A two-year, $7.8 billion transportation budget bill for the state of Ohio is headed to the governor’s desk. The budget relies on revenue from the state’s fuel tax, the federal highway fund, and turnpike tolls.
The state Senate voted on Wednesday, March 29, to approve a compromise version that includes provisions of interest to truck drivers. House lawmakers acted earlier in the day to sign off on changes made by a conference committee to settle differences between the two chambers.
Passage at the statehouse clears the way for the bill to move to Gov. John Kasich’s desk. The governor can approve the 454-page bill without changes or he can use his line-item veto authority to nix any provisions he does not like.
The main component in the budget bill provides $6.7 billion to the Ohio Department of Transportation for infrastructure projects and public safety programs. About $124 million is earmarked for local road and bridge improvements.
House lawmakers sought an additional $48 million for local projects. However, ODOT officials voiced concern the allotment could result in the state losing millions in federal matching dollars.
Sen. Charleta Tavares, D-Columbus, is among the lawmakers critical of the omission for local work.
“By removing the provision that would increase revenue to the Local Transportation Improvement Fund, we are failing once again to assist local governments,” Tavares said in prepared remarks.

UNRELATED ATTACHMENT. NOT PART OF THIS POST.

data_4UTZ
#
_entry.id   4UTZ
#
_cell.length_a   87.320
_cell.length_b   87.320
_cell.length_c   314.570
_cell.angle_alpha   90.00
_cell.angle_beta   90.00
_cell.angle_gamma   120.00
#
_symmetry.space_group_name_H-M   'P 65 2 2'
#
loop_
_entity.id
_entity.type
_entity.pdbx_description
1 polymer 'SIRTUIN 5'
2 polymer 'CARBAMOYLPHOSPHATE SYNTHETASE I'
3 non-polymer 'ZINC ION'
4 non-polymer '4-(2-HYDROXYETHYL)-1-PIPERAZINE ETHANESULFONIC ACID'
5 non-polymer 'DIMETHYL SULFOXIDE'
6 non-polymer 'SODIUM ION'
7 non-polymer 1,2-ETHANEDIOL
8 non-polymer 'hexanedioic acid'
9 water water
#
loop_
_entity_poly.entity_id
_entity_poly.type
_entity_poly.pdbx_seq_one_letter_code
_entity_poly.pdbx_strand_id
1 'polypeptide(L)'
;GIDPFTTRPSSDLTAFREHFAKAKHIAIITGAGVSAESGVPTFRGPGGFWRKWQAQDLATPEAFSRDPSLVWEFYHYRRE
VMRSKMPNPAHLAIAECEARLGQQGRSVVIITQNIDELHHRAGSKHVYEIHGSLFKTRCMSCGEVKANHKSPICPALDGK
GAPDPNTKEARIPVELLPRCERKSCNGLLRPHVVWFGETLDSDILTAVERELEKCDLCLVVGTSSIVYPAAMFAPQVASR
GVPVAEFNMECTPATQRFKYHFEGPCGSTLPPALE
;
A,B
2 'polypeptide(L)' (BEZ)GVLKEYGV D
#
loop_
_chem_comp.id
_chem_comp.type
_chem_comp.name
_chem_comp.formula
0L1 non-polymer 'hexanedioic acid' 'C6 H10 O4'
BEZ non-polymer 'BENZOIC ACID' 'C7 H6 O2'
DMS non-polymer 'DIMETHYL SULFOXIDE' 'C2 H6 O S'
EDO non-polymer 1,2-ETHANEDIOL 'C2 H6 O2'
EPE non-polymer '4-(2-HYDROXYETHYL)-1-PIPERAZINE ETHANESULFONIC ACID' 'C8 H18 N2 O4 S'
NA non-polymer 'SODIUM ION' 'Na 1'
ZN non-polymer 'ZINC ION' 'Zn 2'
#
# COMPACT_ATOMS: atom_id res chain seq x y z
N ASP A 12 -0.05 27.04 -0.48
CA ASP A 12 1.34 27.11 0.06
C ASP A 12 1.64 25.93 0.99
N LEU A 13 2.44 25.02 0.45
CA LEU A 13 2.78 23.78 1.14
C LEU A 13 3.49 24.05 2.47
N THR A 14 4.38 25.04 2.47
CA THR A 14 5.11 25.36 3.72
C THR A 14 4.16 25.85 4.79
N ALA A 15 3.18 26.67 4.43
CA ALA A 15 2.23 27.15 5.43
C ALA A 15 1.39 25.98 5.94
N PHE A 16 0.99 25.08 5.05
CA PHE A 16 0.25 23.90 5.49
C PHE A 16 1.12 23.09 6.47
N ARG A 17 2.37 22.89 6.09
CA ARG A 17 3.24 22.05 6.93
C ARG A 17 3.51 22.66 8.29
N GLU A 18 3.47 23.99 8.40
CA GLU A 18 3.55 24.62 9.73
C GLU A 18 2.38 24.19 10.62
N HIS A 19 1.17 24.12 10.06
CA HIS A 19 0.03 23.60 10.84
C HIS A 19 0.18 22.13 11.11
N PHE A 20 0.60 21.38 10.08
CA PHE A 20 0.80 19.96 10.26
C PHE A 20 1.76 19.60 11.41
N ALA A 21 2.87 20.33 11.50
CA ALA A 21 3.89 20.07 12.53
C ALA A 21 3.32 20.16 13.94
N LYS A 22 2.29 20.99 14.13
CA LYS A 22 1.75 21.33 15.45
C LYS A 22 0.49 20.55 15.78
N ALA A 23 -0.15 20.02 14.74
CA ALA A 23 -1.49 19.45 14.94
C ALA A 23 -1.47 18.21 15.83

Counties would be permitted to charge an additional $5 plate fee for road and bridge projects without seeking voter approval. Fee increases, however, could be challenged via a ballot referendum.
HB26 would also introduce new traffic management techniques that are intended to enhance traffic flow on certain state highways and keep traffic moving during rush hours via variable speed limits and hard shoulder running.
“It has been proven that during high periods of demand on roadways, a temporary, slower speed limit results in a smoother and more even flow of traffic,” ODOT Director Jerry Wray testified during a recent hearing on the bill.
Ohio now uses variable speed limits only in school zones and highway work zones.
The bill would authorize ODOT to set variable speeds on Interstate 90 in Cleveland, I-670 in Columbus, and I-275 in Cincinnati.
Included in the final version is a two-year pilot program in Clinton, Franklin, Lucas, Mahoning, Montgomery and Stark counties to reduce commercial vehicle registrations from $30 to $15.
The Registrar of Motor Vehicles would be required to study the effect of lowering the fees.
To view other legislative activities of interest for Ohio, click here.
Copyright © OOIDA